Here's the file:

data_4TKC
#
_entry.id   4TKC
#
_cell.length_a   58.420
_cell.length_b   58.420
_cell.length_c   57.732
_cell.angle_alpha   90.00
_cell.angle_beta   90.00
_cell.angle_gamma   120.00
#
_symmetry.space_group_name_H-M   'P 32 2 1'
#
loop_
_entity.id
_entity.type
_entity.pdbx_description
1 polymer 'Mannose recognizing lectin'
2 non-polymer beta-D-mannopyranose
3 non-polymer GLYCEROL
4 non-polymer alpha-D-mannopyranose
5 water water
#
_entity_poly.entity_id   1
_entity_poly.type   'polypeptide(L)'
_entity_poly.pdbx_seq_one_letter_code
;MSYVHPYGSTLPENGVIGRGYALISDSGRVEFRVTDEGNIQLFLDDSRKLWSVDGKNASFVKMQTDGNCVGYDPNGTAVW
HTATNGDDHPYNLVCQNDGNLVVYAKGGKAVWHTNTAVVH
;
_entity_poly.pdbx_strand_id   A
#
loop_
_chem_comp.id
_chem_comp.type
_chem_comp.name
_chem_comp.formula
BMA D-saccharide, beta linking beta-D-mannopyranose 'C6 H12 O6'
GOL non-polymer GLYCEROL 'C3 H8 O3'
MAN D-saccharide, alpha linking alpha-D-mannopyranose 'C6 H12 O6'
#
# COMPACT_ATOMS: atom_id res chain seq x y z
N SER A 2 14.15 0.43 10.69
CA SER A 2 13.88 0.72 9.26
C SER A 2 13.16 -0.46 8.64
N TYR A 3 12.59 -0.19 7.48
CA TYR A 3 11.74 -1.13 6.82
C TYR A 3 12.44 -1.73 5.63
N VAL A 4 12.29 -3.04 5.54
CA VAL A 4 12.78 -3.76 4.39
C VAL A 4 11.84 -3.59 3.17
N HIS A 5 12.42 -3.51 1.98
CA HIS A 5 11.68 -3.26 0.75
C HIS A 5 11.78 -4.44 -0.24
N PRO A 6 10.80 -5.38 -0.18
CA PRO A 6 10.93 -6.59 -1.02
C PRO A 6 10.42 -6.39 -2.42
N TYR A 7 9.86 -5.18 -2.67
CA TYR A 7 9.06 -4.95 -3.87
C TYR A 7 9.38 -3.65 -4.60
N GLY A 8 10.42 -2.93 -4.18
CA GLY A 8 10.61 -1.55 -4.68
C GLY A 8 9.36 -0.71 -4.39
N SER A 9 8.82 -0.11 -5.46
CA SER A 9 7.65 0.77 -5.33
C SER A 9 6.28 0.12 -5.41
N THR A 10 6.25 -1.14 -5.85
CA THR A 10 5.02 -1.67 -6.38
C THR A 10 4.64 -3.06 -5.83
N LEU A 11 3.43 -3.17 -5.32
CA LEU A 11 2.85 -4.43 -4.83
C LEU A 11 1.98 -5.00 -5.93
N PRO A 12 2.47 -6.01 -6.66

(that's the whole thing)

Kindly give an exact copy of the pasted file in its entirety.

data_4TKC
#
_entry.id   4TKC
#
_cell.length_a   58.420
_cell.length_b   58.420
_cell.length_c   57.732
_cell.angle_alpha   90.00
_cell.angle_beta   90.00
_cell.angle_gamma   120.00
#
_symmetry.space_group_name_H-M   'P 32 2 1'
#
loop_
_entity.id
_entity.type
_entity.pdbx_description
1 polymer 'Mannose recognizing lectin'
2 non-polymer beta-D-mannopyranose
3 non-polymer GLYCEROL
4 non-polymer alpha-D-mannopyranose
5 water water
#
_entity_poly.entity_id   1
_entity_poly.type   'polypeptide(L)'
_entity_poly.pdbx_seq_one_letter_code
;MSYVHPYGSTLPENGVIGRGYALISDSGRVEFRVTDEGNIQLFLDDSRKLWSVDGKNASFVKMQTDGNCVGYDPNGTAVW
HTATNGDDHPYNLVCQNDGNLVVYAKGGKAVWHTNTAVVH
;
_entity_poly.pdbx_strand_id   A
#
loop_
_chem_comp.id
_chem_comp.type
_chem_comp.name
_chem_comp.formula
BMA D-saccharide, beta linking beta-D-mannopyranose 'C6 H12 O6'
GOL non-polymer GLYCEROL 'C3 H8 O3'
MAN D-saccharide, alpha linking alpha-D-mannopyranose 'C6 H12 O6'
#
# COMPACT_ATOMS: atom_id res chain seq x y z
N SER A 2 14.15 0.43 10.69
CA SER A 2 13.88 0.72 9.26
C SER A 2 13.16 -0.46 8.64
N TYR A 3 12.59 -0.19 7.48
CA TYR A 3 11.74 -1.13 6.82
C TYR A 3 12.44 -1.73 5.63
N VAL A 4 12.29 -3.04 5.54
CA VAL A 4 12.78 -3.76 4.39
C VAL A 4 11.84 -3.59 3.17
N HIS A 5 12.42 -3.51 1.98
CA HIS A 5 11.68 -3.26 0.75
C HIS A 5 11.78 -4.44 -0.24
N PRO A 6 10.80 -5.38 -0.18
CA PRO A 6 10.93 -6.59 -1.02
C PRO A 6 10.42 -6.39 -2.42
N TYR A 7 9.86 -5.18 -2.67
CA TYR A 7 9.06 -4.95 -3.87
C TYR A 7 9.38 -3.65 -4.60
N GLY A 8 10.42 -2.93 -4.18
CA GLY A 8 10.61 -1.55 -4.68
C GLY A 8 9.36 -0.71 -4.39
N SER A 9 8.82 -0.11 -5.46
CA SER A 9 7.65 0.77 -5.33
C SER A 9 6.28 0.12 -5.41
N THR A 10 6.25 -1.14 -5.85
CA THR A 10 5.02 -1.67 -6.38
C THR A 10 4.64 -3.06 -5.83
N LEU A 11 3.43 -3.17 -5.32
CA LEU A 11 2.85 -4.43 -4.83
C LEU A 11 1.98 -5.00 -5.93
N PRO A 12 2.47 -6.01 -6.66